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  • Sofia Hurley
    #11
    Sofia Hurley
    Sandringham Dragons | Balanced Midfielder

    EVASIVE AND FIERCE

    Another side with two AFLW Academy members, Sandringham Dragons’ Sofia Hurley is a great example of how a player can be impactful on both the offensive and defensive ends. From an offensive standpoint, Hurley can win the ball at the coalface, go forward and send the ball inside 50, and do so through evasive techniques out of the stoppages. She uses the ball well going forward when given time and space, which is why opposition sides often try and close her down and limit that time to enable her to use her foot skills. Though her kicking under pressure is still an area she can work on, she is clean by hand and able to distribute the ball to teammates.

    From a defensive standpoint, Hurley is a high-volume tackler, averaging a massive 10.9 tackles in season 2022 in the NAB League. Each year, Hurley has lifted her output even further, and she is a kick-first player who is often under pressure when she wins it, but tries to get herself out of trouble. She kicked two goals against the Northern Knights this year, though hitting the scoreboard is another string she could add to her bow, with three of her four career NAB League Girls goals coming in the space of three weeks. Overall, she is an exciting talent with a nice balance of traits and the capacity to run all day.

    March rankings: #11

    Past month:

    Hurley maintains her spot on the precipice of the Top 10 after a very nice AFLW Under 18 Championships with Vic Metro. Earning All-Australian honours on the wing, Hurley was amongst the best few Metro players on several occasions, and averaged 22.7 disposals, 2.7 marks, 6.3 tackles and 6.0 inside 50s to be a crucial link player going forward.

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  • Rylie Wilcox
    #12
    Rylie Wilcox
    Carlton VFLW | Wing

    SKILLFUL WINGER

    A forward who has graduated up to the wing for the Northern Knights, Wilcox is one who provides plenty of dash, working high up the ground to help link into attack. Her finishing and execution are areas of improvement for the talented teenager, but her run and carry, as well as her footy IQ makes her a high impact player and one with potential to develop even further. She has missed a little bit of football with a rib injury through the NAB League Girls season, but was fit enough to play with Vic Metro.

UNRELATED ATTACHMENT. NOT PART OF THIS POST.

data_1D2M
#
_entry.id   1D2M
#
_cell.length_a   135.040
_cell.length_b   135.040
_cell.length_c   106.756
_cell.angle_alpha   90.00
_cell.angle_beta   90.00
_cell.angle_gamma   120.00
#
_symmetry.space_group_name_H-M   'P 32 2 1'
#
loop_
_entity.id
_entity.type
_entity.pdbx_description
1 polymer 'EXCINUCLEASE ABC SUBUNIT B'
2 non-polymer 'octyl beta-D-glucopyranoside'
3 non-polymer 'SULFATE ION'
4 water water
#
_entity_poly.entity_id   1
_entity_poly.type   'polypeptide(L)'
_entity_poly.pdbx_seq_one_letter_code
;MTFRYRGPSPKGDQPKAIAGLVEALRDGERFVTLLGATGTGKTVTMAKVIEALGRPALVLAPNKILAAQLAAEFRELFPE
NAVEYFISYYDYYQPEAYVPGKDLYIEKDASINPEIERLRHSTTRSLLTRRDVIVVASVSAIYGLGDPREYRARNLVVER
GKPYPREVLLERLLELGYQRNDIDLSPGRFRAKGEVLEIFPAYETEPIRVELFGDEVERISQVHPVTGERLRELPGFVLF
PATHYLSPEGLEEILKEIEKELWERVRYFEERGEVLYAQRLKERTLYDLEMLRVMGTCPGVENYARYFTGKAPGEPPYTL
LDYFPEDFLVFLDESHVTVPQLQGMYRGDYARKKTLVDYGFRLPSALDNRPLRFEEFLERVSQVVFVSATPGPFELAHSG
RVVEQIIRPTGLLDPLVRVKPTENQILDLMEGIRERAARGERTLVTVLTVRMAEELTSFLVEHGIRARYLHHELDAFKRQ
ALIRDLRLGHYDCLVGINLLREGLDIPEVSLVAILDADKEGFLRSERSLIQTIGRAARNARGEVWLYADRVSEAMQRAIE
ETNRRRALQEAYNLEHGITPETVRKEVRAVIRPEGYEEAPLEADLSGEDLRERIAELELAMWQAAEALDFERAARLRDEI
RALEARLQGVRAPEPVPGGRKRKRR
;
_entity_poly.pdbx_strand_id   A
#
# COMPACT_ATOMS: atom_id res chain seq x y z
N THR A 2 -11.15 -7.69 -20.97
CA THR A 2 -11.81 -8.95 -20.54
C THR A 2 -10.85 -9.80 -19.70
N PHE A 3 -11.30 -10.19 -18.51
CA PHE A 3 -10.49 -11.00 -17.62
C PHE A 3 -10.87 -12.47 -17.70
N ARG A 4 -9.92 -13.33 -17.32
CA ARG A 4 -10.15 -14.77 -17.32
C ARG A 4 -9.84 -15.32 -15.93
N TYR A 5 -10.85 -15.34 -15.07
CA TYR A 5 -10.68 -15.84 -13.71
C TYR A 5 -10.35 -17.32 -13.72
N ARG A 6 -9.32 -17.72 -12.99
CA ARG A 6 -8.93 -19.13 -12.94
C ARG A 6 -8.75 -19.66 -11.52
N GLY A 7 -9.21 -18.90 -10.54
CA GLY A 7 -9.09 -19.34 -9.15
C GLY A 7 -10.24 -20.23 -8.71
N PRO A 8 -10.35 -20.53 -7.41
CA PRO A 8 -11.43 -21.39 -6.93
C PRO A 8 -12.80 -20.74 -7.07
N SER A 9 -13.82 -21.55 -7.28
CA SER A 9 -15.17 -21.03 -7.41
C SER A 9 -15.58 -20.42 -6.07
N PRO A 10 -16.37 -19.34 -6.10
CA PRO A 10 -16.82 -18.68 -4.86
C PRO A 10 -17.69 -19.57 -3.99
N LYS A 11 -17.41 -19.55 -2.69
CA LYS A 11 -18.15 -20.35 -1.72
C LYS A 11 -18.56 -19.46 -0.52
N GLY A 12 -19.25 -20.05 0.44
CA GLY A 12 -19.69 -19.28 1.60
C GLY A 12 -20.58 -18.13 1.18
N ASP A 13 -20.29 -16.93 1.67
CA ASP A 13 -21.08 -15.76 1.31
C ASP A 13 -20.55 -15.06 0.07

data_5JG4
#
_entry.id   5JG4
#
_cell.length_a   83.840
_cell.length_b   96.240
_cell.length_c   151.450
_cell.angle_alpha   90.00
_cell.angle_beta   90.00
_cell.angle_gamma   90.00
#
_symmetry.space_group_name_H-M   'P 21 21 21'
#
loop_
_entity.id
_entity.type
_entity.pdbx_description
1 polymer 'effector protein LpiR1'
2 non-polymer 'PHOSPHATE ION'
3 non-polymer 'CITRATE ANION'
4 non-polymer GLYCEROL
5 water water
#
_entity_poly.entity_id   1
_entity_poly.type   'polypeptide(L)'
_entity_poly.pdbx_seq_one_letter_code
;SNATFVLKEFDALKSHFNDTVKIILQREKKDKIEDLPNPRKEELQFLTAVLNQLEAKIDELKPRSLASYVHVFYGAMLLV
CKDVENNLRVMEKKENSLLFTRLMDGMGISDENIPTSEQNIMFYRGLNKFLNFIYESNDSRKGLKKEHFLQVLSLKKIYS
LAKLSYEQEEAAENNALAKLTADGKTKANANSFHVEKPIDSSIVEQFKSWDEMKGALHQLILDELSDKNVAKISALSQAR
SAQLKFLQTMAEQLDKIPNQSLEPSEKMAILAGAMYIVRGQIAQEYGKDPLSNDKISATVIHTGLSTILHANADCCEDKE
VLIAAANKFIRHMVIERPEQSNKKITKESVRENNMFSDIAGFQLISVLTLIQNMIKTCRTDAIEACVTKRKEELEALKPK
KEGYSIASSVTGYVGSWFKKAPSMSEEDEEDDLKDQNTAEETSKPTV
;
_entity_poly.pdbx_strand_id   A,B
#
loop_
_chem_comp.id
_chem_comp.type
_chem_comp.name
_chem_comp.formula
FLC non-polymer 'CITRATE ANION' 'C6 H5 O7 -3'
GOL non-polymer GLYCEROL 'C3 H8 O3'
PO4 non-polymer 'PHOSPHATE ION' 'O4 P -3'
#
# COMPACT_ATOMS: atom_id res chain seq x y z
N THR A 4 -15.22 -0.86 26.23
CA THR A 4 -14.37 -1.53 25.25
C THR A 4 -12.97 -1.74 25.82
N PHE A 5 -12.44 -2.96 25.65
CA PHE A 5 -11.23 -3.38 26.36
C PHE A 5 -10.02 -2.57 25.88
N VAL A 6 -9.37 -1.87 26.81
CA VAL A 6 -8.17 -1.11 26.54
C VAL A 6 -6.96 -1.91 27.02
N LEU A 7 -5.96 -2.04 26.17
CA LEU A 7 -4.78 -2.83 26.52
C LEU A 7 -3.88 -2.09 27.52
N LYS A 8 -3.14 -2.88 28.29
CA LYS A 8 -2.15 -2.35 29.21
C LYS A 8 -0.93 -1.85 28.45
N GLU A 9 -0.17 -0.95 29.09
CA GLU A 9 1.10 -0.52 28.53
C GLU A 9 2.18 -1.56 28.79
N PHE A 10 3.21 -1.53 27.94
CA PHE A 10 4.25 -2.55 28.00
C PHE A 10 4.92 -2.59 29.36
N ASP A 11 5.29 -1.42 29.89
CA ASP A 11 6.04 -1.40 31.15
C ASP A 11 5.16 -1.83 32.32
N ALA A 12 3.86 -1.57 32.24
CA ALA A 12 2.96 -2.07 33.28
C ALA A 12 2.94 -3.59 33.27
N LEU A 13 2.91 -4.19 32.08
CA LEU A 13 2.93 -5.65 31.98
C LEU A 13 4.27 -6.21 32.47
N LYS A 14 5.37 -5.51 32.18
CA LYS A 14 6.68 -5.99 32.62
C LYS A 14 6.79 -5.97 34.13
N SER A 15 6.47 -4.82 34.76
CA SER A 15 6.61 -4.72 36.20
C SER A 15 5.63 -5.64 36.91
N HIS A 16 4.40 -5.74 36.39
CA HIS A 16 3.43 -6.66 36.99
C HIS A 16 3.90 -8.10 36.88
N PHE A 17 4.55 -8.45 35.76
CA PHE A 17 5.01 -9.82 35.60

Though a very outside player, Wilcox is similar to Goodwin in the sense that she has the perfect traits to play that outside role. She runs and carries, can hit the scoreboard, or at the very least, can set up her teammates. Wilcox has terrific skill, is creative and has rare traits for this draft class that is filled with so many talented inside players. A real point of difference, it would not be a shock to see Wilcox earn a spot inside the Top 10 by the time the AFLW Draft rolls around.

    March rankings: #23

    Past month:

    Another huge mover inside the Top 20, Wilcox moves up 11 spots in the Power Rankings after an outstanding AFLW Under 18 Championships. Earning an All-Australian jumper on the interchanger, the Vic Metro small averaged 16.0 disposals, 3.0 marks, 4.3 inside 50s, 2.0 rebound 50s and booted two goals in an all-round even effort for her side.

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  • Charley Ryan
    #13
    Charley Ryan
    Dandenong Stingrays | Midfielder

    VERSATILE BALL-WINNER